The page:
n                                           Consumers should be given meaningful choice about arbitration. Consumers currently have little, if any, choice regarding mandatory pre-dispute arbitration provisions in contracts. Creditors should draft their consumer credit contracts in a way that ensures consumers are aware of their choice whether to arbitrate, and provides consumers with a reasonable method of exercising that choice. The public and private sectors should increase efforts to educate consumers, so that they have a basic understanding of arbitration and its consequences. They should evaluate whether, and under what conditions, options beyond the initial choice about arbitration must be offered in consumer credit contracts.


n                                           Arbitration forums and arbitrators should eliminate bias and the appearance of bias. Especially in the wake of serious concerns relating to the conduct of NAF, arbitration forums should take significant and concrete steps to prevent bias and the appearance of bias. Forums should develop, adopt, and vigorously enforce standards prohibiting bias and the appearance of bias for themselves and their arbitrators. Forums should diversify their rosters of arbitrators, rotate matters randomly among arbitrators, and limit the number of matters each arbitrator handles. Forums should make the process and procedures they use for selecting arbitrators as transparent as possible.


n                                           Arbitration forums should conduct proceedings in a manner which makes it more likely consumers will participate.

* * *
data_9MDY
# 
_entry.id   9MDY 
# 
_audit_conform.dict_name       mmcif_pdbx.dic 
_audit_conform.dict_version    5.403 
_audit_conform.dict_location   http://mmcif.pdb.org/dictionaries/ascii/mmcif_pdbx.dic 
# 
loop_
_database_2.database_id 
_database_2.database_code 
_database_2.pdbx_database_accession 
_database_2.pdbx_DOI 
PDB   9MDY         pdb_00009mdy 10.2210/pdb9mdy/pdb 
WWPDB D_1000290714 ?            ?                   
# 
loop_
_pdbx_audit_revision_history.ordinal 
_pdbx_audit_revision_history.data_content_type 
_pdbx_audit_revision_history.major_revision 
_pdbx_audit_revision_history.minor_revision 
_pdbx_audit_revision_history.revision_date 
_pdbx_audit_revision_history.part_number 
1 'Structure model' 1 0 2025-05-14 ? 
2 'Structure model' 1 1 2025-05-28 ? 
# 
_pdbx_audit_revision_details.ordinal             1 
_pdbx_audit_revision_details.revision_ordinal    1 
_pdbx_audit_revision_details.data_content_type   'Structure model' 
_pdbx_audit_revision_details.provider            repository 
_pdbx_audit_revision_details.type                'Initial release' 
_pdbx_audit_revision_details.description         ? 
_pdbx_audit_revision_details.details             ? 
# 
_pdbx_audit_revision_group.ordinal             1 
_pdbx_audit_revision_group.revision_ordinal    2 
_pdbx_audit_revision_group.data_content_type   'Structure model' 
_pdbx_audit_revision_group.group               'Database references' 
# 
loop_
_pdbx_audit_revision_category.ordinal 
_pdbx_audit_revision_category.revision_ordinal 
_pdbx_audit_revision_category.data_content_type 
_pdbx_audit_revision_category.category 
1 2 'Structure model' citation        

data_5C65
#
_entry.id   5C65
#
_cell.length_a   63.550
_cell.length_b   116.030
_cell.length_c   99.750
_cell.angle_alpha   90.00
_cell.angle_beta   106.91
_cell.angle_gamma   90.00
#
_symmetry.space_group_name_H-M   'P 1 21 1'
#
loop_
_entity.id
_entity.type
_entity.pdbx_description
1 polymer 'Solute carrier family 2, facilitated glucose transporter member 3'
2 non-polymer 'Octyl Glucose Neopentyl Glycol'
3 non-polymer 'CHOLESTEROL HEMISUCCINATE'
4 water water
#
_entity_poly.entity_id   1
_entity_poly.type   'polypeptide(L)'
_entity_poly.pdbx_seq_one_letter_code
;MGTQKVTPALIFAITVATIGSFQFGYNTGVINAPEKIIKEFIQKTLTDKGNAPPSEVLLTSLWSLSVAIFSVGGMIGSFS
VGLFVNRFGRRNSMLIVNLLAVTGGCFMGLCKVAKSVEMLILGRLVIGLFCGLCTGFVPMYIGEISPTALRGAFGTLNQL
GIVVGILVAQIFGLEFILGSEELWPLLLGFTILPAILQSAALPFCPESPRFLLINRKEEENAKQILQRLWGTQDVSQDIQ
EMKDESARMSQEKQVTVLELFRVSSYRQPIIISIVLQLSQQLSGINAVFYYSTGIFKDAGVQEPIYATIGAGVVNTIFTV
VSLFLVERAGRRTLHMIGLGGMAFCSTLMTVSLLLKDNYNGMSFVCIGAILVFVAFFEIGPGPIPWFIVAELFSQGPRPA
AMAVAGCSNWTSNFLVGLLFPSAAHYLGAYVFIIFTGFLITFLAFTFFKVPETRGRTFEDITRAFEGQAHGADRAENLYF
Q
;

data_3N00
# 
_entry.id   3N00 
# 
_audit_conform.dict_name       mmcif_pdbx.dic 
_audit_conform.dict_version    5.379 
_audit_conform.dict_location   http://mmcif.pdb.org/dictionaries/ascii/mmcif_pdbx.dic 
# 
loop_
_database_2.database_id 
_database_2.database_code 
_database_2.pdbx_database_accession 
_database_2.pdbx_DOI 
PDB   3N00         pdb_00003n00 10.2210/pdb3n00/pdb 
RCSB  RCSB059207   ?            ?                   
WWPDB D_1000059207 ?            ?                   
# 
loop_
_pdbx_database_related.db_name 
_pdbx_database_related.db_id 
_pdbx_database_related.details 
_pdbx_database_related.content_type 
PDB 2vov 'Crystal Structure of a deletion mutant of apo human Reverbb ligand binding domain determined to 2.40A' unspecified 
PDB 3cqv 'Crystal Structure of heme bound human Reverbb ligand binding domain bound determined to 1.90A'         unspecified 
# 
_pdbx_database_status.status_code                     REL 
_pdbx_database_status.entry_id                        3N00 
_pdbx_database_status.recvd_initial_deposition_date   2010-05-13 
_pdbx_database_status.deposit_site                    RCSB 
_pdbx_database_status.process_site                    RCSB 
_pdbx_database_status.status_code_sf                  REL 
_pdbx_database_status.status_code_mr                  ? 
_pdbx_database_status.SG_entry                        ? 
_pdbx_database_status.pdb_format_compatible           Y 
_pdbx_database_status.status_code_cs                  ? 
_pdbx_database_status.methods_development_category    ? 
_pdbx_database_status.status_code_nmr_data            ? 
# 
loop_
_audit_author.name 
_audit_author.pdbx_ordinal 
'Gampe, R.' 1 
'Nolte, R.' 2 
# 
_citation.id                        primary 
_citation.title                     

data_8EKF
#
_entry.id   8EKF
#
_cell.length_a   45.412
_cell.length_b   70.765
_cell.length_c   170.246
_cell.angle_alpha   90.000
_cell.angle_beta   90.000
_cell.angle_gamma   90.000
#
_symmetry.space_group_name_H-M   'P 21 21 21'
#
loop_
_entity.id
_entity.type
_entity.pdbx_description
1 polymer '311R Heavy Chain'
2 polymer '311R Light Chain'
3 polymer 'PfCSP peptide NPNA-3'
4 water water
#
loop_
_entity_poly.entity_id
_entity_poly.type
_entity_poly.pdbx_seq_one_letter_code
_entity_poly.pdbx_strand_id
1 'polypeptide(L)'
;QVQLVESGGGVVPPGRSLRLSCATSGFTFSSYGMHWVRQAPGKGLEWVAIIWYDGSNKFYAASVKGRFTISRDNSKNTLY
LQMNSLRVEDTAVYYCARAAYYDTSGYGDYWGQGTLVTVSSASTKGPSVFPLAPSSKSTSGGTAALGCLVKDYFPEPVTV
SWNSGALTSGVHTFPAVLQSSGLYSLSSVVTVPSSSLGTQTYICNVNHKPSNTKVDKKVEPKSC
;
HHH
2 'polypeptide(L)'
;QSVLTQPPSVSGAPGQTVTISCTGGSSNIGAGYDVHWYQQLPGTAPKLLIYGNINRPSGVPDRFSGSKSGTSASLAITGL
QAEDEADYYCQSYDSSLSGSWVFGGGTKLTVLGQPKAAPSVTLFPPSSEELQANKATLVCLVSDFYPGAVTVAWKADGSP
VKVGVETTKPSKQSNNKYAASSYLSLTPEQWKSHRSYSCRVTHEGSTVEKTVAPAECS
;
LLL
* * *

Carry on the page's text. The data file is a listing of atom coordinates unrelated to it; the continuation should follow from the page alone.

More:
n                                           Consumers frequently do not appear in arbitration proceedings. While it is not clear to what extent notification problems cause low participation rates, arbitration forums should adopt measures to increase the likelihood they have valid addresses for consumers, track and document delivery of notices, and use envelopes which make it clear that their contents are important while not disclosing consumer debts to third parties. Arbitration forums and arbitrators also should conduct a closer assessment of consumers’ assertions that they did not receive adequate notice.  


n                                           Arbitration forums should establish rules that limit the total cost to consumers of arbitrating a dispute to the cost that they would pay to defend against a similar proceeding in court.  


n                                           Arbitration forums should require that awards contain more information about how the case was decided and how the award amount was calculated. Arbitrators rarely accompany awards with an opinion setting forth a statement of the law and an application of the law to the facts, which makes it difficult to understand the basis for the award. Arbitration forums should require that arbitrators issue reasoned opinions setting forth: (1) the law applied; (2) how the law was applied to the facts; and (3) how the amount of the award was calculated, including how the amount of principal, interest, and fees awarded was determined.   


n                                           Arbitration forums should make their process and results more transparent.  For the public to assess the costs and benefits of arbitration, and for consumers to decide whether to agree to arbitration, the process used and the results reached must be more transparent. To promote such transparency, Congress should consider creating a nationwide system requiring arbitration forums to report and make public arbitration awards and decisions.   


n                                           The Commission will continue to closely monitor debt collection arbitration, and evaluate whether creditors and arbitration forums provide consumers with meaningful choice and fair process. As appropriate, the Commission will report its views on new debt collection arbitration models to policymakers, industry, consumer groups, and the general public.